I recently completed my DPhil in Modern Languages (French and Portuguese) at Wolfson College, Oxford. Before that I did a BA in English Literature at Cambridge University and an MPhil in International Relations at Oxford University.
My research sits between postcolonial literary studies, comparative literature and political thought. My current writing is particularly motivated by an attempt to understand the political dimensions of form, aesthetics, translation and interpretation in the conjuncture of African decolonization.
My doctoral research focussed on twentieth-century African anti-colonial thought in French and Portuguese. Grounded in archival work and in critical theory, the project considered the connections between two journals published in Europe by African writers: Présence Africaine, launched in Paris in 1947, and Mensagem, published between 1948 and 1964 in Lisbon. In my DPhil I consider how anti-colonial thinking about aesthetics, literature, political community and geographical space can inform debates in comparative literature and postcolonial literary studies today. I also make the case for understanding the literary journal as a key form in twentieth century African letters.
I am now developing a project about print cultures, cinema, radio and performance in Conakry in the 1960s. In the early years of independence from the French empire, the city became an important site of transnational and multilingual cultural production, as well as a hub of resistance against ongoing Portuguese colonialism.
I am drawn to the comparative and polyphonic possibilities of working across languages, particularly Portuguese and French. I regularly collaborate with the MEMOIRS project at the University of Coimbra as a translator.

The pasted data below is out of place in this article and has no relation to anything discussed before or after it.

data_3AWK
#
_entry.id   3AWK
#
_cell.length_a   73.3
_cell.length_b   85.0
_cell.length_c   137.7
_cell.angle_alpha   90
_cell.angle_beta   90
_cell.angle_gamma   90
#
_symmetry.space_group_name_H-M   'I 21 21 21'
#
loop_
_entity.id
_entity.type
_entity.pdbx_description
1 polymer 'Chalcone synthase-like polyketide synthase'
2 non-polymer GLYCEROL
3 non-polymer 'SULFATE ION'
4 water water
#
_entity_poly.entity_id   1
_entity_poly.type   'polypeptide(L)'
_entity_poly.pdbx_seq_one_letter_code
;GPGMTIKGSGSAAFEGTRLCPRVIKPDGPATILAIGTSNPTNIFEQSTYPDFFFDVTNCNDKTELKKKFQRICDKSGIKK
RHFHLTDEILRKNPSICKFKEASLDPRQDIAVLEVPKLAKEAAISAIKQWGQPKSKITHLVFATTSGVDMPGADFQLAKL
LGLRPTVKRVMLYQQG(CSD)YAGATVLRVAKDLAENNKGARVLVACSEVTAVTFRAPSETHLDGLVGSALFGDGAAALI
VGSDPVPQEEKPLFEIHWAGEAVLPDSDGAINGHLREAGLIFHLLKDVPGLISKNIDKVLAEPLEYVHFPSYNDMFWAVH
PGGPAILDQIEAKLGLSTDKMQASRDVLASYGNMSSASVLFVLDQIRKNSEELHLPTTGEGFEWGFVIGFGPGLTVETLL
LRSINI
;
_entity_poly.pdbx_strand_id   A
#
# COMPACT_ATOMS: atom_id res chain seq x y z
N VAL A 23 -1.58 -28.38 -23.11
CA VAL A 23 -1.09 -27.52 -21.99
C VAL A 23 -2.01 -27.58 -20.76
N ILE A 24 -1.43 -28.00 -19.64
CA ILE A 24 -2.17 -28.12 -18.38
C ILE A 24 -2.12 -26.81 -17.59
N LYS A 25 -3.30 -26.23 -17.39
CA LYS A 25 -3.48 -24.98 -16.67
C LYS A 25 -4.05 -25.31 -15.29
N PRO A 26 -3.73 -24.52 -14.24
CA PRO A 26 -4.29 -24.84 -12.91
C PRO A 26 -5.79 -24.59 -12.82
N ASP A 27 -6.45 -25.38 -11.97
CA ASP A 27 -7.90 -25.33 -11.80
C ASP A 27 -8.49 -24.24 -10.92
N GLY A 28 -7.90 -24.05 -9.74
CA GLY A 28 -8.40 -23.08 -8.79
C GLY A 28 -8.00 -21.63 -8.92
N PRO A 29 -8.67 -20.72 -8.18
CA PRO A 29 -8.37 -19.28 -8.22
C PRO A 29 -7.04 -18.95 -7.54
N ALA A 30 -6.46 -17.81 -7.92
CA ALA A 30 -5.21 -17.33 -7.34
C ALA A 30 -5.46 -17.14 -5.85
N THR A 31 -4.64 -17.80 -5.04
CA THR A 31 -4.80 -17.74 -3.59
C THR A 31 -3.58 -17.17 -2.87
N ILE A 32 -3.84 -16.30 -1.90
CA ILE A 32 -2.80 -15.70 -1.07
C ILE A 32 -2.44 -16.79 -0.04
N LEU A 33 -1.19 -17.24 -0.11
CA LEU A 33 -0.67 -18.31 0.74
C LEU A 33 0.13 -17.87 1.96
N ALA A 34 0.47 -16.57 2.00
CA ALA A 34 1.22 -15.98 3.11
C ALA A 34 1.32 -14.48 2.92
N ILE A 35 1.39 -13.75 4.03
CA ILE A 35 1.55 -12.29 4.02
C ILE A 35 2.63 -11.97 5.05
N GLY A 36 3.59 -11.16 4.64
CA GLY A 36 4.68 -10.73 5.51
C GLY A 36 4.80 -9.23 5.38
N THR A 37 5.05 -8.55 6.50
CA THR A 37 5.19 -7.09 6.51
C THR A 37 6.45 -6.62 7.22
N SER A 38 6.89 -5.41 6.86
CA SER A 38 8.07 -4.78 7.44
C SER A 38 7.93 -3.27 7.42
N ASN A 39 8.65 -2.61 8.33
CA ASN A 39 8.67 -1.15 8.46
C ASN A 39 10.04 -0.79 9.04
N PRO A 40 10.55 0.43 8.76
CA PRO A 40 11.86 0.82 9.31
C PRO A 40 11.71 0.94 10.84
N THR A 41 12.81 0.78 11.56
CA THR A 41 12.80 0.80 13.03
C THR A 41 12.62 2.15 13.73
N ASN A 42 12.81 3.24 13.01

Outside academia I have also worked as a journalist and political analyst.
I teach across the fields of translation, theory and literature in the Modern Languages Faculty. I have lectured on the work of French-language figures such as Aimé Césaire, Ousmane Sembène, Édouard Glissant and Sarah Maldoror as well as of thinkers and writers working in Portuguese such as Alda Espírito Santo, Noémia de Sousa, Manuela Margarido, Mário Pinto de Andrade and Amílcar Cabral, among others. I have also taught classes, seminars and tutorials on African literature, translation from French and Portuguese, and on literary theory.
‘As geografias de conexão insurgentes da Casa dos Estudantes do Império’ in Casa dos Estudantes do Império: dinâmicas coloniais, conexões transnacionais, Cláudia Castelo and Miguel Bandeira Jerónimo eds., (Lisbon: Edições 70, 2017).
‘African Anti-colonialism and the Ultramarinos of the Casa dos Estudantes do Império’, Journal of Lusophone Studies, Vol. 1 (new series), Summer 2016.
‘Nos & leurs Afriques: constructions littéraires des identités africaines cinquante ans après les décolonisations. Áfricas de uns e de outros: construções literárias de identidades africanas cinquenta anos após as descolonizaçãos (Review)’, French Studies, Vol. 70.2, 2016.
‘New Broom in Burkina Faso’, New Left Review, 101, Sept-Oct 2016.
‘The literary journal as form: twentieth century African literary expression’ in Las literaturas del mundo lusófono, Phillip Rothwell and Margarida Calafate Ribeiro eds., (Universidad de los Andes, forthcoming)
I have also written for a variety of journalistic publications, including London Review of Books, Reuters News and Le Monde Diplomatique.